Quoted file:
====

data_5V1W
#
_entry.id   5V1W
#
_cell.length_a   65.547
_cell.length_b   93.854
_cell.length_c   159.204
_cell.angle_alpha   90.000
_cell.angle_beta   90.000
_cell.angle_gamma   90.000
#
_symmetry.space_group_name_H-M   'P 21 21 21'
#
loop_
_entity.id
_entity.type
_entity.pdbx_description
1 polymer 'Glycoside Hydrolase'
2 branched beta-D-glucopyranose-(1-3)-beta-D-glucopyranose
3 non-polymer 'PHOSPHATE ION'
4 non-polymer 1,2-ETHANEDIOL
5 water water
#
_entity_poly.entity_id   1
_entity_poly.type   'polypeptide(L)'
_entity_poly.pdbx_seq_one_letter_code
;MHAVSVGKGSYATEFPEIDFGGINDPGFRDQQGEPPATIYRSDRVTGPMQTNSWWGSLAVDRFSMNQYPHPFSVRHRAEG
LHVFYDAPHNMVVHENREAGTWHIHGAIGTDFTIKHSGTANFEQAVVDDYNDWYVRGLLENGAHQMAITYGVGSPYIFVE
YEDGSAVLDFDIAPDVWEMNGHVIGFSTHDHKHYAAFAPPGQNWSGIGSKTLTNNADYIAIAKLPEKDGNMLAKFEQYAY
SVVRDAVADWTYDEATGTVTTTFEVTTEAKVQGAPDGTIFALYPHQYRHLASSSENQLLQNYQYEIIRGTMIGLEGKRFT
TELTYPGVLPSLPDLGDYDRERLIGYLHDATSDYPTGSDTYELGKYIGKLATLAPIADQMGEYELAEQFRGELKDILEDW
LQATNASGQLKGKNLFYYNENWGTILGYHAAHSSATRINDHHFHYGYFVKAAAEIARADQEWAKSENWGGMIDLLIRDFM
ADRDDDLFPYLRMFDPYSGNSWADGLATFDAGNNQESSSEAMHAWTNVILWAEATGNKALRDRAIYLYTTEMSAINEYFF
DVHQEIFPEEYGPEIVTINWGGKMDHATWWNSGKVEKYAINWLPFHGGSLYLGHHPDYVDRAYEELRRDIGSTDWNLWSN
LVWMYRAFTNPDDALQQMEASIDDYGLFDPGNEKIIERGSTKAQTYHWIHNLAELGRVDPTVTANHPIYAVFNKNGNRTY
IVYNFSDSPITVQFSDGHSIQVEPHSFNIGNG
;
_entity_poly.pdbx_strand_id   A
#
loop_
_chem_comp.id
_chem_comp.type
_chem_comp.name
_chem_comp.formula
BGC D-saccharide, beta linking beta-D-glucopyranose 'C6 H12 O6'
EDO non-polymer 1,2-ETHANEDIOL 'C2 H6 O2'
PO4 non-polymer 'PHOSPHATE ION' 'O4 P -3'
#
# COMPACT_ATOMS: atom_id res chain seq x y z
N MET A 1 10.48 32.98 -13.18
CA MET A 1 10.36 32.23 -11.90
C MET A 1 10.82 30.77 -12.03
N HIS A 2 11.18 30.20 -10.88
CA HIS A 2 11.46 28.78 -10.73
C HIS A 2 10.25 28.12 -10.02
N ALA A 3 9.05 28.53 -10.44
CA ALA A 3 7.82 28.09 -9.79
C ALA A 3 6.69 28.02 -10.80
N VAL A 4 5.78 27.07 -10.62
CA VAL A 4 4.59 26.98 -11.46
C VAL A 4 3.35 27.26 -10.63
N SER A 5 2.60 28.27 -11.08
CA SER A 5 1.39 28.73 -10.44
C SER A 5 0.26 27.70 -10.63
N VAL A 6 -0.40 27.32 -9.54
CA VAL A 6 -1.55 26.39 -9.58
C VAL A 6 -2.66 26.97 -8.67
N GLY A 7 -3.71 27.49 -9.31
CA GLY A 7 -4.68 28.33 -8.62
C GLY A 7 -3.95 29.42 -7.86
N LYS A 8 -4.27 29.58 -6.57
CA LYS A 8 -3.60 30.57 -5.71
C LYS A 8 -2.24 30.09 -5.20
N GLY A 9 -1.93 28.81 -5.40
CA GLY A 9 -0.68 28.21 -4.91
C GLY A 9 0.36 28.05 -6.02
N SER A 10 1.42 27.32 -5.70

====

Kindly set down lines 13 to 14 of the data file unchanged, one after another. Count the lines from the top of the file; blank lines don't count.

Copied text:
#
loop_